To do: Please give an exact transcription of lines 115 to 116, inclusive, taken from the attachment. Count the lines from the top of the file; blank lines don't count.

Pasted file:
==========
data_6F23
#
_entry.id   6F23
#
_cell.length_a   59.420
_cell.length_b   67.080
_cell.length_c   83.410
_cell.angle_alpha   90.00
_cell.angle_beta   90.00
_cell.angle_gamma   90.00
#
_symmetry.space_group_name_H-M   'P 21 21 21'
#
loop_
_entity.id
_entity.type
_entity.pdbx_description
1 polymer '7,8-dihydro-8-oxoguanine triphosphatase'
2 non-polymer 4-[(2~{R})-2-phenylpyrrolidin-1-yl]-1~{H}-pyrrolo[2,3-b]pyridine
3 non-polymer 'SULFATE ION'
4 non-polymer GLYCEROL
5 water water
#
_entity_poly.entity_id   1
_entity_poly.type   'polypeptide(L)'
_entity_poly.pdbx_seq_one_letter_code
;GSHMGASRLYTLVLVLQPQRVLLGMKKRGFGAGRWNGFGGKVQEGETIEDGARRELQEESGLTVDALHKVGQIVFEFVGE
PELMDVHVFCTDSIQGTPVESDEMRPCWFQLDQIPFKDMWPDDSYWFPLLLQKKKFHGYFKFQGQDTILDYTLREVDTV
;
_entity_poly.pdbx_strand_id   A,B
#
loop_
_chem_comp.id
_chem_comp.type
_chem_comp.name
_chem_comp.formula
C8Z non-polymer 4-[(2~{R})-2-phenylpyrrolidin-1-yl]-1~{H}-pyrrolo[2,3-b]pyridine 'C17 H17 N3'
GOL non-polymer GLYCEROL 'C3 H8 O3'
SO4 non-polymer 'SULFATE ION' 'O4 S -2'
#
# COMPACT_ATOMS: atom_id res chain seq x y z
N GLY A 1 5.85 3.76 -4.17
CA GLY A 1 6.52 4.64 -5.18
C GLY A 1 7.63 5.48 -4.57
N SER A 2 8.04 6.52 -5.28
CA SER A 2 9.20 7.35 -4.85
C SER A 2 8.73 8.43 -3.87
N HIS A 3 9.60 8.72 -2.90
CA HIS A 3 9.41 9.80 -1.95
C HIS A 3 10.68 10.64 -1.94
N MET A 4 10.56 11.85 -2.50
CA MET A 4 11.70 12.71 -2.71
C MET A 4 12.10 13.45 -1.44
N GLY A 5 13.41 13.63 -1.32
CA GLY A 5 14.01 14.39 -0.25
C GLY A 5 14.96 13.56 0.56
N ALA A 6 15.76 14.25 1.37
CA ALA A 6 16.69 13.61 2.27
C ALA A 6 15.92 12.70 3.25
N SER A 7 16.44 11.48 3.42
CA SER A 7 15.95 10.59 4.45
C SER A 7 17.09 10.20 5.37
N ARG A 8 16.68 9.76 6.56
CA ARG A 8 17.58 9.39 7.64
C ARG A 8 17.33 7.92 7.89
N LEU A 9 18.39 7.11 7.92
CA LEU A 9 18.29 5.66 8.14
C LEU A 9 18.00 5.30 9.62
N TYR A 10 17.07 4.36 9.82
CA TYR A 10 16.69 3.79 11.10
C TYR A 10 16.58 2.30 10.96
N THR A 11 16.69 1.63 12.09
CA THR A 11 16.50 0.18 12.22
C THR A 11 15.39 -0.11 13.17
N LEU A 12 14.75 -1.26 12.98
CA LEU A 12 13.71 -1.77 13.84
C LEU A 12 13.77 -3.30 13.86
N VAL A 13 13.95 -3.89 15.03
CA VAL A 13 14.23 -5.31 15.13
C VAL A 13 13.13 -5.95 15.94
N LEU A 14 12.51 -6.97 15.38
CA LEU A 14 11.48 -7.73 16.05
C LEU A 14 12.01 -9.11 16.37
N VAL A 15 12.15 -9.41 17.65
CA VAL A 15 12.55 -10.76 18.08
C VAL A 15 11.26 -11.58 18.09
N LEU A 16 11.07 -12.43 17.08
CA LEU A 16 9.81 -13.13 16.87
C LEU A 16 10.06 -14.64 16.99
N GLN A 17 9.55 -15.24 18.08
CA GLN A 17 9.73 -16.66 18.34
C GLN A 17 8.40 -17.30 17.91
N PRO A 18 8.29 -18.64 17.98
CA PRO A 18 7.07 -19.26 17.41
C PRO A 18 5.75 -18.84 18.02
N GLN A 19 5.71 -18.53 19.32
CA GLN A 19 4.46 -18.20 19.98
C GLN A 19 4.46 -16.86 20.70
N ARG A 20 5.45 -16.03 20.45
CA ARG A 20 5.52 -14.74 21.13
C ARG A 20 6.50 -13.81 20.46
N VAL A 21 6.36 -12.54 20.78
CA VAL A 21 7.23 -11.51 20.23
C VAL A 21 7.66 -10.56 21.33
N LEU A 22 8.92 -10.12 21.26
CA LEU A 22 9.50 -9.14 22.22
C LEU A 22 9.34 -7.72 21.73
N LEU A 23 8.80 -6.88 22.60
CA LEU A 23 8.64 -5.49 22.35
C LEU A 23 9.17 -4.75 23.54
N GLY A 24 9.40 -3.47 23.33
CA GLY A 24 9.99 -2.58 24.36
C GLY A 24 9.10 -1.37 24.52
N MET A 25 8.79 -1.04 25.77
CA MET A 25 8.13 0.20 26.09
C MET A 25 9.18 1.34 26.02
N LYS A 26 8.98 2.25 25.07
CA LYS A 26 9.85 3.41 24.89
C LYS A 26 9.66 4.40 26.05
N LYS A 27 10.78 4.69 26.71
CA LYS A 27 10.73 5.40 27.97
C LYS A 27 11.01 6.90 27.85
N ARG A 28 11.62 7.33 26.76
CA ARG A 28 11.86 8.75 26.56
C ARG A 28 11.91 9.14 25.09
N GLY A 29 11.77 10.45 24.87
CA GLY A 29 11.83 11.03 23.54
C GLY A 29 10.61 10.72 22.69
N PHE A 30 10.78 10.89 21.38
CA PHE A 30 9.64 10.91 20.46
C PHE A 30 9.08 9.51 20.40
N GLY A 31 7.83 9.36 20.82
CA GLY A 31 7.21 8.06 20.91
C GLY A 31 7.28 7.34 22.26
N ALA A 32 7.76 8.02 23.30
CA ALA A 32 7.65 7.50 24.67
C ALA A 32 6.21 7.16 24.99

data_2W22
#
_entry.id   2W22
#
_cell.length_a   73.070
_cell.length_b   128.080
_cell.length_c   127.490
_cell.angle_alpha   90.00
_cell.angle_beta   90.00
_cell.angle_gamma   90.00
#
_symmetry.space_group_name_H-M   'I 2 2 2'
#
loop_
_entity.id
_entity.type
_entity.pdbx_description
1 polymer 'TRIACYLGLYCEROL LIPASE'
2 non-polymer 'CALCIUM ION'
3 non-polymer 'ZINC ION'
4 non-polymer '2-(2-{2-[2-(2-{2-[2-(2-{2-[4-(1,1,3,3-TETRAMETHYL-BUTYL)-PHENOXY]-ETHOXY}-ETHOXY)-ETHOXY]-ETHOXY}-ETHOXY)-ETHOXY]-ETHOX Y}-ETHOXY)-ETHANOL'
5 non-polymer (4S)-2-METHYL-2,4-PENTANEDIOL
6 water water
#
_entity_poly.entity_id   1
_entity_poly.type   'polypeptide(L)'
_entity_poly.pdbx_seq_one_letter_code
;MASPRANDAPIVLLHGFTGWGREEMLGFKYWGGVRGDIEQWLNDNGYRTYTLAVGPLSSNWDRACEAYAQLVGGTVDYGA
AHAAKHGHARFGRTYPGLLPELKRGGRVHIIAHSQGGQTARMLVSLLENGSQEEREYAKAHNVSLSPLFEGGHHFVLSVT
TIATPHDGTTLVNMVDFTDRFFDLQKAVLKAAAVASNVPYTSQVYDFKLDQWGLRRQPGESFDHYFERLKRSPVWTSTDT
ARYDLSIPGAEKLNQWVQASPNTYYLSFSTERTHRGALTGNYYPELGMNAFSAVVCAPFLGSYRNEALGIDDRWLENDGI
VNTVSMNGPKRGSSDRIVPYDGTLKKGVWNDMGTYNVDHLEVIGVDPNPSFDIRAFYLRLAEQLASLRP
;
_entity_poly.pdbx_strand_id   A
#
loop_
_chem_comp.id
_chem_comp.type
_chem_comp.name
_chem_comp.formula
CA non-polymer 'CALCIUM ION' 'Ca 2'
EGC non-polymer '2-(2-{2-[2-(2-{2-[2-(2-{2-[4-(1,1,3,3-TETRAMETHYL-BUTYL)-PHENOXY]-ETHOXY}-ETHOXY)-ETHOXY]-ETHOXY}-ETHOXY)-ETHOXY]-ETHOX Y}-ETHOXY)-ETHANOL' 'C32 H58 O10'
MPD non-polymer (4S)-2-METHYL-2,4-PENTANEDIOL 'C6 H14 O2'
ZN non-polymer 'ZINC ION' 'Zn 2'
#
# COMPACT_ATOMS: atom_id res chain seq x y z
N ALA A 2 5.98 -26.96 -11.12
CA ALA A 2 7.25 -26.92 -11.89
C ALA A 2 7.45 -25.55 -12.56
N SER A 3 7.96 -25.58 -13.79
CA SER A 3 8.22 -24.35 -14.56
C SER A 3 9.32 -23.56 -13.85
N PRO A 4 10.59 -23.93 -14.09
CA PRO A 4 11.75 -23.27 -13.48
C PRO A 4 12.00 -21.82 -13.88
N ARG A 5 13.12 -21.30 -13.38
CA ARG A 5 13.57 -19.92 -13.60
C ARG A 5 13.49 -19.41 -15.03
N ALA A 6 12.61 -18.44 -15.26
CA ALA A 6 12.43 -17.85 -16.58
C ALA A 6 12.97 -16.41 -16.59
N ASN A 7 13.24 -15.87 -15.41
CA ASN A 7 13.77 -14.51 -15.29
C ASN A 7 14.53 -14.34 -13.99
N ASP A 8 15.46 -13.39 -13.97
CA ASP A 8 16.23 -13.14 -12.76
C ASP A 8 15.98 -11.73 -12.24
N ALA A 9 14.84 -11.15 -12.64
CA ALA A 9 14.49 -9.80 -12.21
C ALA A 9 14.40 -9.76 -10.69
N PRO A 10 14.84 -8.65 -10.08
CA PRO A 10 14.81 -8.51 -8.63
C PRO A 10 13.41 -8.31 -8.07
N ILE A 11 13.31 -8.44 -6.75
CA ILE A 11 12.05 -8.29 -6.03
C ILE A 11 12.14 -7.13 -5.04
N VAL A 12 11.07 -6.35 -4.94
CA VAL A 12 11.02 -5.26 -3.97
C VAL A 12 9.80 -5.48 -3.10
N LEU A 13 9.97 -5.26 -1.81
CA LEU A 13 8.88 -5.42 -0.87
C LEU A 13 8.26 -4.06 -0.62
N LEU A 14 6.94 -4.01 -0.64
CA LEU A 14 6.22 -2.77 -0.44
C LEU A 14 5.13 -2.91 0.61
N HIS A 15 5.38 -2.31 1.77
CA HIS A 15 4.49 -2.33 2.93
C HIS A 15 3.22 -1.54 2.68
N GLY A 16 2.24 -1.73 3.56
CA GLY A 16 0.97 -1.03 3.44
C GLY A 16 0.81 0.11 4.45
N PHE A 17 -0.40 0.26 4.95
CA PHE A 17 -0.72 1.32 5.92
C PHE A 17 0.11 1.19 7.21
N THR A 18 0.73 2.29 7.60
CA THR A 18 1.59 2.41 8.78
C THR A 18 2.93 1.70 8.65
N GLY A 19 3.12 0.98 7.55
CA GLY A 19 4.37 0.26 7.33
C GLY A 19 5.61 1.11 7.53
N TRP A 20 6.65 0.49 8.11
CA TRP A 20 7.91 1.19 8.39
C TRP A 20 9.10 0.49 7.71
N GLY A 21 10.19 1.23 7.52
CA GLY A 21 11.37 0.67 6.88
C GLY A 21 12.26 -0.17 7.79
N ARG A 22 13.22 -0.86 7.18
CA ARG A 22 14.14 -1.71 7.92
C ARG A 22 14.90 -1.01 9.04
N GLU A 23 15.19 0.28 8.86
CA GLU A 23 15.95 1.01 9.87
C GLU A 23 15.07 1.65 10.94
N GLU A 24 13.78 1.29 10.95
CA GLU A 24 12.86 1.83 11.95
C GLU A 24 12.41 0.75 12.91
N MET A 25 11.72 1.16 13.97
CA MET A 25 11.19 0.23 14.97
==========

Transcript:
CA MET A 25 8.13 0.20 26.09
C MET A 25 9.18 1.34 26.02